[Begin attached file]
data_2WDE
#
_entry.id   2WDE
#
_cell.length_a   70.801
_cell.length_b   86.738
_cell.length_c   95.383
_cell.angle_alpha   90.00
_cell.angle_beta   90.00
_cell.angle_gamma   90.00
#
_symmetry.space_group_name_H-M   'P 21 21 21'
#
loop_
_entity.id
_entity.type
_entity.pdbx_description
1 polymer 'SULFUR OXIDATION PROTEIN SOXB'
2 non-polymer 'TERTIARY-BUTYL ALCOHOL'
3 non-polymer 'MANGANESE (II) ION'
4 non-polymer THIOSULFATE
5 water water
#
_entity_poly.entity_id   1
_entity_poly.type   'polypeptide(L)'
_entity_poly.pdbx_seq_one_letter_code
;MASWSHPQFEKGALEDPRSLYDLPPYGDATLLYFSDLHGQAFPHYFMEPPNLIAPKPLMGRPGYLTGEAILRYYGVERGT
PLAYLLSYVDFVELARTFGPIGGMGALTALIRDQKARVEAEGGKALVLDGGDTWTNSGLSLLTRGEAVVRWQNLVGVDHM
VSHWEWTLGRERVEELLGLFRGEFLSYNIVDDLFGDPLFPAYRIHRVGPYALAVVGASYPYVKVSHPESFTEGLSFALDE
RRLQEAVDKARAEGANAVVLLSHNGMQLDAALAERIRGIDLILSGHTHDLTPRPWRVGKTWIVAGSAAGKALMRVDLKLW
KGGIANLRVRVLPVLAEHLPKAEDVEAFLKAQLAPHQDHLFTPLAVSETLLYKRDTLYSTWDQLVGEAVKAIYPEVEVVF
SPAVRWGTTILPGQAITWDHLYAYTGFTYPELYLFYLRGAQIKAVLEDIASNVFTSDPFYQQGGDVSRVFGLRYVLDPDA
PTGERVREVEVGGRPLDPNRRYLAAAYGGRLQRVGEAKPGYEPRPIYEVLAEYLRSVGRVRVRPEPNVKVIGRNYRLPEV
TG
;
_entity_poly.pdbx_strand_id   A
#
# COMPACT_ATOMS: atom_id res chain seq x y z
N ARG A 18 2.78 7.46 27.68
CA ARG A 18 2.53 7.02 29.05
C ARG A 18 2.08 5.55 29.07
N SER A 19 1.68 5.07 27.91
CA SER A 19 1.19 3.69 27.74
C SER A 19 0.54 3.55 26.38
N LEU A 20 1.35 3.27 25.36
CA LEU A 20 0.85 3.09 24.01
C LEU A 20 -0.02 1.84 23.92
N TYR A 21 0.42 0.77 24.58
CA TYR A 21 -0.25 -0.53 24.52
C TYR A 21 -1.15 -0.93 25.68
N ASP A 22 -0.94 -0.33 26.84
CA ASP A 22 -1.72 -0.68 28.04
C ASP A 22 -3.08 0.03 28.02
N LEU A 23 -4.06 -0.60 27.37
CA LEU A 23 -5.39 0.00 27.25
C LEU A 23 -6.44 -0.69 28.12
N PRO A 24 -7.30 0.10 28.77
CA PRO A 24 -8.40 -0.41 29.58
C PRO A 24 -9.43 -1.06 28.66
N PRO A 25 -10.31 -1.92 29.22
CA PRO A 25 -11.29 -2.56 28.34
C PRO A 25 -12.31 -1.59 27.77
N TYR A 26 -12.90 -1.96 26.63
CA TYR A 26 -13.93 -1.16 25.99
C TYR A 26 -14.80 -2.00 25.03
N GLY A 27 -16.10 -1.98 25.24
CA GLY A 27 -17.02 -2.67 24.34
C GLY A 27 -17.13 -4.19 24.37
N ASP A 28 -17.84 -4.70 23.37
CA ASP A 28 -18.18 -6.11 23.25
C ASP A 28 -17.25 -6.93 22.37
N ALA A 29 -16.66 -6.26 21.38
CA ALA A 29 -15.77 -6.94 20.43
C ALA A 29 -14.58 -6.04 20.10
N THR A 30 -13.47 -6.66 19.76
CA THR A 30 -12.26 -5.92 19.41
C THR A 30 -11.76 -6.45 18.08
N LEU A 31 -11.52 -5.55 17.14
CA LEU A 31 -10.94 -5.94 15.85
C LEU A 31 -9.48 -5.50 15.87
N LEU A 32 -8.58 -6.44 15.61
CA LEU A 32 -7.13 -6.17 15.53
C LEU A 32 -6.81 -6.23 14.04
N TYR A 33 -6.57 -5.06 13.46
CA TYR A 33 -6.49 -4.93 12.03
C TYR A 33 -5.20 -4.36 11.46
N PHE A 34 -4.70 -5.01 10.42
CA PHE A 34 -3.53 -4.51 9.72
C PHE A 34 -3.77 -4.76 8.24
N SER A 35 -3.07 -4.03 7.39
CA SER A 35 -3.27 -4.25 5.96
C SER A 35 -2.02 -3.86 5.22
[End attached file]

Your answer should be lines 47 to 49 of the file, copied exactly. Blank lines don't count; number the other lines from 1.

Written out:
C LEU A 20 -0.02 1.84 23.92
N TYR A 21 0.42 0.77 24.58
CA TYR A 21 -0.25 -0.53 24.52